The World Heritage

What’s The World Heritage?

The World Heritage refers to sites recognized by UNESCO for their exceptional value to humanity. They are divided into natural and cultural heritage. Natural sites preserve outstanding landscapes and biodiversity, while cultural sites include monuments and historic places with universal significance. The designation emphasizes global commitment to their protection.

Amami Oshima is a Natural World Heritage Site

The mist-covered scenery of the World Heritage Site, Kinsakubaru National Forest.

Amami Oshima, along with Tokunoshima, the northern part of Okinawa Island, and Iriomote Island, was designated as a UNESCO Natural World Heritage site in 2021. It is the fifth site to receive this designation in Japan, and it is considered the last one to be designated as a Natural Heritage site within the country. The reason for the designation is its biodiversity. Having evolved after being connected to the continent in ancient times, the island preserves species that have become extinct on the continent and showcases the adaptation and evolution of flora and fauna to the island environment. Preserving the genetic diversity of these species for the future is a significant aspect of its designation as a World Heritage site.

Where is the World Heritage Site in Amami Oshima?

The World Heritage site on Amami Oshima is entirely covered by forest, constituting approximately 16% of the island’s total area. The primary means of transportation to the World Heritage area is by car, but navigating Amami Oshima’s forest roads can be complex, making self-guided trips somewhat risky. We offer tours to the most crucial area for World Heritage registration, Mt. Yuwandake, so please check it out.

Representative Flora and Fauna of Amami Oshima

I will introduce representative and rare flora and fauna found on Amami Oshima.

Amami Rabbit

The Amami rabbit, known as a “living fossil” existing for about 300 years, inhabits both Amami Oshima and Tokunoshima. They have maintained almost the same appearance since ancient times and continue to survive to this day. As they are nocturnal, encountering them is possible during wildlife tours.

Amami Ishimawa’s frog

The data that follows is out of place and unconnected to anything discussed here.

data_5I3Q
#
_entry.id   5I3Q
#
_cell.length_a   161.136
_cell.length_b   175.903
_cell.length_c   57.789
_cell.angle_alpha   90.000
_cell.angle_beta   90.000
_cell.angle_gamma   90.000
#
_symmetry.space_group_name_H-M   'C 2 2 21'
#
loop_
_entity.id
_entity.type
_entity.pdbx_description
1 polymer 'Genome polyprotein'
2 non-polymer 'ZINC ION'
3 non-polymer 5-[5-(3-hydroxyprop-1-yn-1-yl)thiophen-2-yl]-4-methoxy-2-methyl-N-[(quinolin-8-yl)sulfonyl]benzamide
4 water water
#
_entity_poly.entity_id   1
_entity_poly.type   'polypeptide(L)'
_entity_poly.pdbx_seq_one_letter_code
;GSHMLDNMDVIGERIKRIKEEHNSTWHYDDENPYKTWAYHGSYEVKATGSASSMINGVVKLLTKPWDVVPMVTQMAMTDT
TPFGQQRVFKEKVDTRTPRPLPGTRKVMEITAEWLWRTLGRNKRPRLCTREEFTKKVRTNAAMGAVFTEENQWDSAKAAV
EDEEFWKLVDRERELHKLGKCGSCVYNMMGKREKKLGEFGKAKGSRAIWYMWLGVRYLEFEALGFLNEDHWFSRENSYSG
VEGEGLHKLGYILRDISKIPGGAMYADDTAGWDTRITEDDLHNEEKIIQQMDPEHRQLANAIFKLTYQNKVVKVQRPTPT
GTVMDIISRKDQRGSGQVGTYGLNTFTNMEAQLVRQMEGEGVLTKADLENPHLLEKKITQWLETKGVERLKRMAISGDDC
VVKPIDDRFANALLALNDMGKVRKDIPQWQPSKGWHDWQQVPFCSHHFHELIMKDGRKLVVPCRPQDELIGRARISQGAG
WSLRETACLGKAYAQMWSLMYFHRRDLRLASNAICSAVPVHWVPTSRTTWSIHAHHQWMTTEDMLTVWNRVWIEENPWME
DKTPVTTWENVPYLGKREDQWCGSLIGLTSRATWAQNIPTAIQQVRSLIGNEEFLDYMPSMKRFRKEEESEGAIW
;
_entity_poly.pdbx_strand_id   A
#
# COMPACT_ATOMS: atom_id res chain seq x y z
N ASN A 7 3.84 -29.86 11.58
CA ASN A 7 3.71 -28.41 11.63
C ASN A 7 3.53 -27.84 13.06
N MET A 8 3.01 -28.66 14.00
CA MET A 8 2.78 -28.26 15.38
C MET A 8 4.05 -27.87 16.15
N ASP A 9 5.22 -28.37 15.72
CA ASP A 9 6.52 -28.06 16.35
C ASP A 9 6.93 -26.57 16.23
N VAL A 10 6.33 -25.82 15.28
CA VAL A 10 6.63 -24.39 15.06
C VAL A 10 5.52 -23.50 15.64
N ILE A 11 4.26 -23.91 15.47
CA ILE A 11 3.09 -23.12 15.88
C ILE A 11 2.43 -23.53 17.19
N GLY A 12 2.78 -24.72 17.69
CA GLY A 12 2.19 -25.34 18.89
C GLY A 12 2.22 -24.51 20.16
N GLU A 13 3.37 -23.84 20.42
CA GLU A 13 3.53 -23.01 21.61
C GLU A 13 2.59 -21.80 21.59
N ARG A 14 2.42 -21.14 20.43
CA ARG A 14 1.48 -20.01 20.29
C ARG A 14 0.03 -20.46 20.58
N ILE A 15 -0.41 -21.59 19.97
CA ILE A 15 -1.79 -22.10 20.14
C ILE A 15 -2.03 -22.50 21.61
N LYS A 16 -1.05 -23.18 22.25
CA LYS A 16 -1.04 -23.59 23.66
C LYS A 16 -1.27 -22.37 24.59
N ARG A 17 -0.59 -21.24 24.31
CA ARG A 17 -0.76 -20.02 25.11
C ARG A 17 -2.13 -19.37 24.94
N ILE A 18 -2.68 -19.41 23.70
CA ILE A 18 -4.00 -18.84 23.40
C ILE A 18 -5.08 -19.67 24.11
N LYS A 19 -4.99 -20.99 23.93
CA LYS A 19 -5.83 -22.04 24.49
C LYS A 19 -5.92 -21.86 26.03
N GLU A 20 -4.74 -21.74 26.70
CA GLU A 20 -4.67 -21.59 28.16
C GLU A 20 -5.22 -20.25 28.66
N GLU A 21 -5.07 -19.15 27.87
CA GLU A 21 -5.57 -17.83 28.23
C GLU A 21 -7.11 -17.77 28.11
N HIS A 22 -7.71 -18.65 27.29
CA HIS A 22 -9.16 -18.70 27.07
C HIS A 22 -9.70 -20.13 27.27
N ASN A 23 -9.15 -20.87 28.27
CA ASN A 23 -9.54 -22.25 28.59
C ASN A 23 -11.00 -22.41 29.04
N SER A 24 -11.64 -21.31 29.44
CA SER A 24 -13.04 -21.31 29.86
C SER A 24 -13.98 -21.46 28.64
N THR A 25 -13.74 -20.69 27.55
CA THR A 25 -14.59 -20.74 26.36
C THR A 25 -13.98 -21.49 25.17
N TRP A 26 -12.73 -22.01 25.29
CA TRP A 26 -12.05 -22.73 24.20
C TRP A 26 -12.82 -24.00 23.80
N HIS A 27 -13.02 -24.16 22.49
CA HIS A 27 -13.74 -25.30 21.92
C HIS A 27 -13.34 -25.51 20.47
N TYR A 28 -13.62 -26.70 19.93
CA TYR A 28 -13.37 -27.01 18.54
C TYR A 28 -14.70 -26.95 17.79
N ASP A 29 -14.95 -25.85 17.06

The Amami Ishikawa’s frog is known as Japan’s most beautiful frog and is found exclusively on Amami Oshima. Its distinctive features include a vibrant green body with black and golden dots. The reason for its reputation as beautiful is also attributed to its unique vocalizations, producing surprisingly high-pitched sounds that one might not associate with a typical frog.

Amami White-backed Woodpecker

As you walk through the forest, you may hear the sound of a woodpecker tapping on the trees. It could be the Amami white-backed woodpecker, digging nest holes in the wood or searching for insects inside. The males, with their beautiful redheads, are popular among bird watchers.

Tokusa Orchid

While there are relatively few conspicuous flowers among the plants on Amami Oshima, Tokusa orchid stands out with its beautiful yellow blooms. You may come across this plant while trekking in the mountains.

Crane Top Orchid

The name of this plant was given because its flowers resemble cranes bowing their heads. It is a large plant, reaching a total length of about 1 meter, and produces numerous flowers in May.

Miyabi Wild Ginger

Miyabi wild ginger is a unique plant that relies on ants to carry its seeds and expand its habitat. Consequently, it is said to take 100 years to extend its range by one meter. This plant is endemic to Amami Oshima.

Preserving for the Future

In addition to the plants introduced here, Amami Oshima is home to many rare species. Some of them are on the verge of extinction, with only a few individuals remaining. With the designation as a World Heritage site, we have a responsibility to preserve these plants for the future.